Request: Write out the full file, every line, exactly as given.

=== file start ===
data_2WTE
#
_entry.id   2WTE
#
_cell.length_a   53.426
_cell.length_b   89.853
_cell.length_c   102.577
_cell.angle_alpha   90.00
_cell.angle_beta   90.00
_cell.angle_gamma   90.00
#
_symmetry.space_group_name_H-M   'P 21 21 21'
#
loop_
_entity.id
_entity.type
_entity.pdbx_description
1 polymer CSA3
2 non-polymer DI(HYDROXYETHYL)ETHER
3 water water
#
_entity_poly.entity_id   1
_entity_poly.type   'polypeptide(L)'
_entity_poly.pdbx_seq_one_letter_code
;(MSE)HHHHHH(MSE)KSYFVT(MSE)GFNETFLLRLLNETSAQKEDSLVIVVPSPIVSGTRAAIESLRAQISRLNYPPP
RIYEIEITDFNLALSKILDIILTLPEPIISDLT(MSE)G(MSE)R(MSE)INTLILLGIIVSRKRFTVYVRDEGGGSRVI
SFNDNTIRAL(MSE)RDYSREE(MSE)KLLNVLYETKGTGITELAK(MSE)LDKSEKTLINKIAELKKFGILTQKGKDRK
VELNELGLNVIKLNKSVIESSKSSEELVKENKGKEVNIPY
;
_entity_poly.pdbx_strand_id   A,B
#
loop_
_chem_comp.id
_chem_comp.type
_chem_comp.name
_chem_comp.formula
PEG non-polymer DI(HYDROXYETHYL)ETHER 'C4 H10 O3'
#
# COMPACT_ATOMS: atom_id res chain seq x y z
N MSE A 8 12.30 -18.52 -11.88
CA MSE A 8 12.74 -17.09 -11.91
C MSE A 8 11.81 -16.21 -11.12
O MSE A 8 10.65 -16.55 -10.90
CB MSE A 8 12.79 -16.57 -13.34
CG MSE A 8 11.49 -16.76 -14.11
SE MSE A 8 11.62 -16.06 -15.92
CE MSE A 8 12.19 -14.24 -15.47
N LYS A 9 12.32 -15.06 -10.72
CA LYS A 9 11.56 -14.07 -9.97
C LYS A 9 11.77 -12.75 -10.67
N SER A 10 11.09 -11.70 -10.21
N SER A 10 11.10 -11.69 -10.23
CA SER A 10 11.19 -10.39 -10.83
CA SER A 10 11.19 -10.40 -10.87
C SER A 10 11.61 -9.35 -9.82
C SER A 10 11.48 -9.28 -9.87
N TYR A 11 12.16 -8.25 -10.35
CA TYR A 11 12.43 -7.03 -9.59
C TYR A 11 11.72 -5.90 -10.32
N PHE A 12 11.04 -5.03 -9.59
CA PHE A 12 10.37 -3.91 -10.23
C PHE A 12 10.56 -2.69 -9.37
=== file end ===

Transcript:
data_2WTE
#
_entry.id   2WTE
#
_cell.length_a   53.426
_cell.length_b   89.853
_cell.length_c   102.577
_cell.angle_alpha   90.00
_cell.angle_beta   90.00
_cell.angle_gamma   90.00
#
_symmetry.space_group_name_H-M   'P 21 21 21'
#
loop_
_entity.id
_entity.type
_entity.pdbx_description
1 polymer CSA3
2 non-polymer DI(HYDROXYETHYL)ETHER
3 water water
#
_entity_poly.entity_id   1
_entity_poly.type   'polypeptide(L)'
_entity_poly.pdbx_seq_one_letter_code
;(MSE)HHHHHH(MSE)KSYFVT(MSE)GFNETFLLRLLNETSAQKEDSLVIVVPSPIVSGTRAAIESLRAQISRLNYPPP
RIYEIEITDFNLALSKILDIILTLPEPIISDLT(MSE)G(MSE)R(MSE)INTLILLGIIVSRKRFTVYVRDEGGGSRVI
SFNDNTIRAL(MSE)RDYSREE(MSE)KLLNVLYETKGTGITELAK(MSE)LDKSEKTLINKIAELKKFGILTQKGKDRK
VELNELGLNVIKLNKSVIESSKSSEELVKENKGKEVNIPY
;
_entity_poly.pdbx_strand_id   A,B
#
loop_
_chem_comp.id
_chem_comp.type
_chem_comp.name
_chem_comp.formula
PEG non-polymer DI(HYDROXYETHYL)ETHER 'C4 H10 O3'
#
# COMPACT_ATOMS: atom_id res chain seq x y z
N MSE A 8 12.30 -18.52 -11.88
CA MSE A 8 12.74 -17.09 -11.91
C MSE A 8 11.81 -16.21 -11.12
O MSE A 8 10.65 -16.55 -10.90
CB MSE A 8 12.79 -16.57 -13.34
CG MSE A 8 11.49 -16.76 -14.11
SE MSE A 8 11.62 -16.06 -15.92
CE MSE A 8 12.19 -14.24 -15.47
N LYS A 9 12.32 -15.06 -10.72
CA LYS A 9 11.56 -14.07 -9.97
C LYS A 9 11.77 -12.75 -10.67
N SER A 10 11.09 -11.70 -10.21
N SER A 10 11.10 -11.69 -10.23
CA SER A 10 11.19 -10.39 -10.83
CA SER A 10 11.19 -10.40 -10.87
C SER A 10 11.61 -9.35 -9.82
C SER A 10 11.48 -9.28 -9.87
N TYR A 11 12.16 -8.25 -10.35
CA TYR A 11 12.43 -7.03 -9.59
C TYR A 11 11.72 -5.90 -10.32
N PHE A 12 11.04 -5.03 -9.59
CA PHE A 12 10.37 -3.91 -10.23
C PHE A 12 10.56 -2.69 -9.37